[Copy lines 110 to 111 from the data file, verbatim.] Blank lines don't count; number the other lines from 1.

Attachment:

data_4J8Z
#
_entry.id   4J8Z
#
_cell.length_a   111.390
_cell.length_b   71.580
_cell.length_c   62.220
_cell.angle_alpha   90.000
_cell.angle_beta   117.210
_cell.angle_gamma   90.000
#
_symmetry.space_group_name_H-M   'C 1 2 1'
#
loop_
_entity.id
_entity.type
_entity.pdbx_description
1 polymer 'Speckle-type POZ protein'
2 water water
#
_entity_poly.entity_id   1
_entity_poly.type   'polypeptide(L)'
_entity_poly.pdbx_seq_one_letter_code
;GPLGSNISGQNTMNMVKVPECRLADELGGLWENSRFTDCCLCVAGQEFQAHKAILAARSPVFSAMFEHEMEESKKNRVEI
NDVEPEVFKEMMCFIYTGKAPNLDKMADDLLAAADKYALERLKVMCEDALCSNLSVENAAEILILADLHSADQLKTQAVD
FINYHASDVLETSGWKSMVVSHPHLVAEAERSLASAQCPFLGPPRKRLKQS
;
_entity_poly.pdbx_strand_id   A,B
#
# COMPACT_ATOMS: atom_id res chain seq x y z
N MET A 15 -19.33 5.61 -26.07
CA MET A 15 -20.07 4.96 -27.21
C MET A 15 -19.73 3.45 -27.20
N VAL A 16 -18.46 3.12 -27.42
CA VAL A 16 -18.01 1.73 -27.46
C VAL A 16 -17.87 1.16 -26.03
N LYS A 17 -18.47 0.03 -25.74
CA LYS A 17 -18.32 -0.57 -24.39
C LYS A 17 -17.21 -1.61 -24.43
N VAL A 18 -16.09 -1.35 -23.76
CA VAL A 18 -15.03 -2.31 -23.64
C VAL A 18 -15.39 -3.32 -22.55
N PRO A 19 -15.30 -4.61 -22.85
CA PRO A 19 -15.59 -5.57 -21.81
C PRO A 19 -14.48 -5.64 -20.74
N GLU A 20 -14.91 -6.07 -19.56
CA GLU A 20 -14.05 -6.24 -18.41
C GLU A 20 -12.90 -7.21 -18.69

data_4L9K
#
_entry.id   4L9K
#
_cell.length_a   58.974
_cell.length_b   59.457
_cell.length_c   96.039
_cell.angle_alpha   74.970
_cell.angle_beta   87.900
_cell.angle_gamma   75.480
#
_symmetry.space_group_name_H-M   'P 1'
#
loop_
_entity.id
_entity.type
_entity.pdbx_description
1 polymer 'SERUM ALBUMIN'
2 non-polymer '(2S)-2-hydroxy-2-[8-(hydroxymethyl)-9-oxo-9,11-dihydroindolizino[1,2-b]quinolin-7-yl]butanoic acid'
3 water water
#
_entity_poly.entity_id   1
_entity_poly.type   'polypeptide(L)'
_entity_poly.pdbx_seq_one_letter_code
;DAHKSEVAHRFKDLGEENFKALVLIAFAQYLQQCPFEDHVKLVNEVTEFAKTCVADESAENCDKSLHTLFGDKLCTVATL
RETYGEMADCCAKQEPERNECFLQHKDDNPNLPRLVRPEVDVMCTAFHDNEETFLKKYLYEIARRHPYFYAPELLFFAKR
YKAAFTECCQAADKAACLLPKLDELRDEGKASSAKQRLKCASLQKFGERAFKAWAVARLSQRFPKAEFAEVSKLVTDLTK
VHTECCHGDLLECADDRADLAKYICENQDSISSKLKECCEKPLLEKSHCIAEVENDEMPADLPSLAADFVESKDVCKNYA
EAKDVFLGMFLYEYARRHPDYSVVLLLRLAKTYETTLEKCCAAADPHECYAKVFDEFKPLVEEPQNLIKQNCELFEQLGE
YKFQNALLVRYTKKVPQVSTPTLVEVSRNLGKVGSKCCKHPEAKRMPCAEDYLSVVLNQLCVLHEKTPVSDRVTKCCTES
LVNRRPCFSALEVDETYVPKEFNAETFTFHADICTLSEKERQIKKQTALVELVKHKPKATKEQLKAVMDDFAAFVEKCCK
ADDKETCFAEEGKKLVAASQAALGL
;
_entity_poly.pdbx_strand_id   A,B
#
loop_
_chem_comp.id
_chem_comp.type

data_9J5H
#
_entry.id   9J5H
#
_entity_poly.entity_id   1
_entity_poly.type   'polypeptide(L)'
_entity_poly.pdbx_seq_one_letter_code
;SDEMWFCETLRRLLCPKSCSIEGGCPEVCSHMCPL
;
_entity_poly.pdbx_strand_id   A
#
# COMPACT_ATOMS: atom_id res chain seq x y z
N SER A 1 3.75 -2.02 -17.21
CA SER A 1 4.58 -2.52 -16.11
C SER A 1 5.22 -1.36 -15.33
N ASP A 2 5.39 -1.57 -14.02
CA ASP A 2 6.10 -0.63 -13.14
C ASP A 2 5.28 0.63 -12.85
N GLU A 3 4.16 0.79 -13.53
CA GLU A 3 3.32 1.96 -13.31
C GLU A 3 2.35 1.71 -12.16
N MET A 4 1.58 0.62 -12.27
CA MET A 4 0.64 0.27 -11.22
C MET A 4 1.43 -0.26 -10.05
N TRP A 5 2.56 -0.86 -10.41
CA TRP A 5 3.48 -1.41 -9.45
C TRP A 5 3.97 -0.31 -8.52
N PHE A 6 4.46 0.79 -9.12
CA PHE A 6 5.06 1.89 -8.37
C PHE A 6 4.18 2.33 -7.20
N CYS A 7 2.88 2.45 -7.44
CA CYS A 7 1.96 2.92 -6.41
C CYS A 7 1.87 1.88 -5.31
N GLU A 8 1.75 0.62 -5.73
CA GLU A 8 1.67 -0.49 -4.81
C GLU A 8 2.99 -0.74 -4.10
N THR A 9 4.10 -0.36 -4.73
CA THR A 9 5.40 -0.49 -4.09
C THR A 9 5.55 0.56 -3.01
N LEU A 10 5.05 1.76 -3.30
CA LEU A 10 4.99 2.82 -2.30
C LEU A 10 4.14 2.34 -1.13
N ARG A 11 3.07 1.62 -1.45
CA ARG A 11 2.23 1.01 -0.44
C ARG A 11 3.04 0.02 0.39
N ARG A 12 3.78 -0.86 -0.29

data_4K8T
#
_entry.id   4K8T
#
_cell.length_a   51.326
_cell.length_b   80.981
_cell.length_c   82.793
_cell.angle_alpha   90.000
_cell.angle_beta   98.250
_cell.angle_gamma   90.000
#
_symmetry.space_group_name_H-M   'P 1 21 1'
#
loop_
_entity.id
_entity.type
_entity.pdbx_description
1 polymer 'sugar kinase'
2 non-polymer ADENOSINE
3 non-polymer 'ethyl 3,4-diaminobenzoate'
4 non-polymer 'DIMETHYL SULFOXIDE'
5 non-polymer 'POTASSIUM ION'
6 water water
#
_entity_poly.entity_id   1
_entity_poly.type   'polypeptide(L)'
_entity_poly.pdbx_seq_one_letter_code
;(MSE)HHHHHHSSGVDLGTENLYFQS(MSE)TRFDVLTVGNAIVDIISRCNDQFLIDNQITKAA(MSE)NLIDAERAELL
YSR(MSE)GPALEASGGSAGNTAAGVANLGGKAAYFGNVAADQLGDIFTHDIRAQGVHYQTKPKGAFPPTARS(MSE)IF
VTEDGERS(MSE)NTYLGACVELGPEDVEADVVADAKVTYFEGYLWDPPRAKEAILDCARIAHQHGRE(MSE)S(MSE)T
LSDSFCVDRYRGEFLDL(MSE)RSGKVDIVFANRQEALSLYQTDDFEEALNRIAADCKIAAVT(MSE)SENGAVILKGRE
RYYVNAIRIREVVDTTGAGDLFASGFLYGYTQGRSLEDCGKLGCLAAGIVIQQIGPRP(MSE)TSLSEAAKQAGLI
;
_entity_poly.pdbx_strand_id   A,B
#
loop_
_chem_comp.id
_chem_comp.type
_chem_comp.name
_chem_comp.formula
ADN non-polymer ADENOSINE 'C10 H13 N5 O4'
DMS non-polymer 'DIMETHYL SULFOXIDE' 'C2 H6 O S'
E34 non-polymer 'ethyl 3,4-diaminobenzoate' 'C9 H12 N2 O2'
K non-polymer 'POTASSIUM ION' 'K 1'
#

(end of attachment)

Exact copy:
C MET A 4 1.43 -0.26 -10.05
N TRP A 5 2.56 -0.86 -10.41